As reflected in the Alberta report, the growing recognition that private retirement savings are a necessity supports a recommendation from the Uniform Law Conference on an exemption. However, we also must acknowledge what is at stake in an exemption of RRSPs. At the end of 1993, about $177 billion was held in RRSPs (compared to $424 billion in RPPs). However, the amount accumulated in RRSPs grew 444% from 1983 to 1993, well above the growth rate in RPP assets of 191%, and the proportion of the labour force who made RRSP contributions doubled from 18% to 35% between 1983 and 1993. (4) In particular, the 1991 changes to theIncome Tax Act (Canada) to increase the RRSP contribution limits and to permit a carry forward of unused RRSP room resulted in extraordinary growth in RRSP contributions and in RRSP contribution room. The new RRSP room for 1996 was a record $47 billion, up 3% from 1995, and tax filers carried forward another $132 billion in contribution room from previous years. (5)



It also is important to note that the focal point of public policy with respect to private retirement savings in Canada has been the Income Tax Act (Canada) (ITA). It is therefore submitted as appropriate that an exemption policy should strive to work within the parameters provided by the tax system. This reality further suggests that provincial pension benefits standards legislation, while instructive, is more incidental to the discussion.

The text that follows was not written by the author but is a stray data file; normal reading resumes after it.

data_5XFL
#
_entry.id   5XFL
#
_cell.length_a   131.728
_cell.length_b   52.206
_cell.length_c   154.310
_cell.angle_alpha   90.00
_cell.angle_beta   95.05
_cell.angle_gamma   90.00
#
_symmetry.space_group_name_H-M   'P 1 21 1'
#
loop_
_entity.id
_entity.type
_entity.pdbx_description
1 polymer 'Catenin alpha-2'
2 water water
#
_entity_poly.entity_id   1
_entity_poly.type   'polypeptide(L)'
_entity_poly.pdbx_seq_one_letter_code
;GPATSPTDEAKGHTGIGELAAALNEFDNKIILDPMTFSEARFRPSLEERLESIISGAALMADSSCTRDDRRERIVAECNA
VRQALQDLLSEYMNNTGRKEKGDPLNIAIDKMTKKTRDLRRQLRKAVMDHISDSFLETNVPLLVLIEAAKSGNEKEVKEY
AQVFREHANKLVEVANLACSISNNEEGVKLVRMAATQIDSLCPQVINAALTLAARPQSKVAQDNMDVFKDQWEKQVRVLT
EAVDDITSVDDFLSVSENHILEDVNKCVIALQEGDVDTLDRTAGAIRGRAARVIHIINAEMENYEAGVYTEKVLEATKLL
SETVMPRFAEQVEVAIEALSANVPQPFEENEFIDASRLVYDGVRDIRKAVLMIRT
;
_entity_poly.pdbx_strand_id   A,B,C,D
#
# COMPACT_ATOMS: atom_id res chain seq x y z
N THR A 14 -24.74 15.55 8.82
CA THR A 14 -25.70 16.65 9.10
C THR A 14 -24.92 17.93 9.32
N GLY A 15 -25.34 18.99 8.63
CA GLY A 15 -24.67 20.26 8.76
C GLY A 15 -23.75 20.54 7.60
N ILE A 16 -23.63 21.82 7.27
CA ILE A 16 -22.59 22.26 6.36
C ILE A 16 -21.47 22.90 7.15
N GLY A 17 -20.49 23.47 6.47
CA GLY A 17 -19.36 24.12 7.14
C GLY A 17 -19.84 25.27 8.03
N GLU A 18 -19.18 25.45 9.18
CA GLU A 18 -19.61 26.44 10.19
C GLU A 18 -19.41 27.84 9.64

2. The level of tax assistance is established with retirement savings targets in mind. The federal government has indicated that a pension of 60% to 70% of pre-retirement earnings is that "generally considered...sufficient to avoid serious disruption of living standards". (6)

There are two types of retirement savings plans. A defined benefit pension plan is an employer-sponsored plan that pays benefits in accordance with a formula which takes into account factors such an employee's years of service, age and possibly earnings. A defined contribution or money purchase plan provides a pension based on the accumulation of contributions and investment earnings credited to an individual at retirement. RRSPs and DPSPs are money purchase plans.

The Income Tax Act (Canada) controls the level of savings in defined benefit plans by limiting the amount of benefits which can be paid to a participant. The level of savings under money purchase plans is controlled by placing limits on the amount of contributions which can be made to those plans.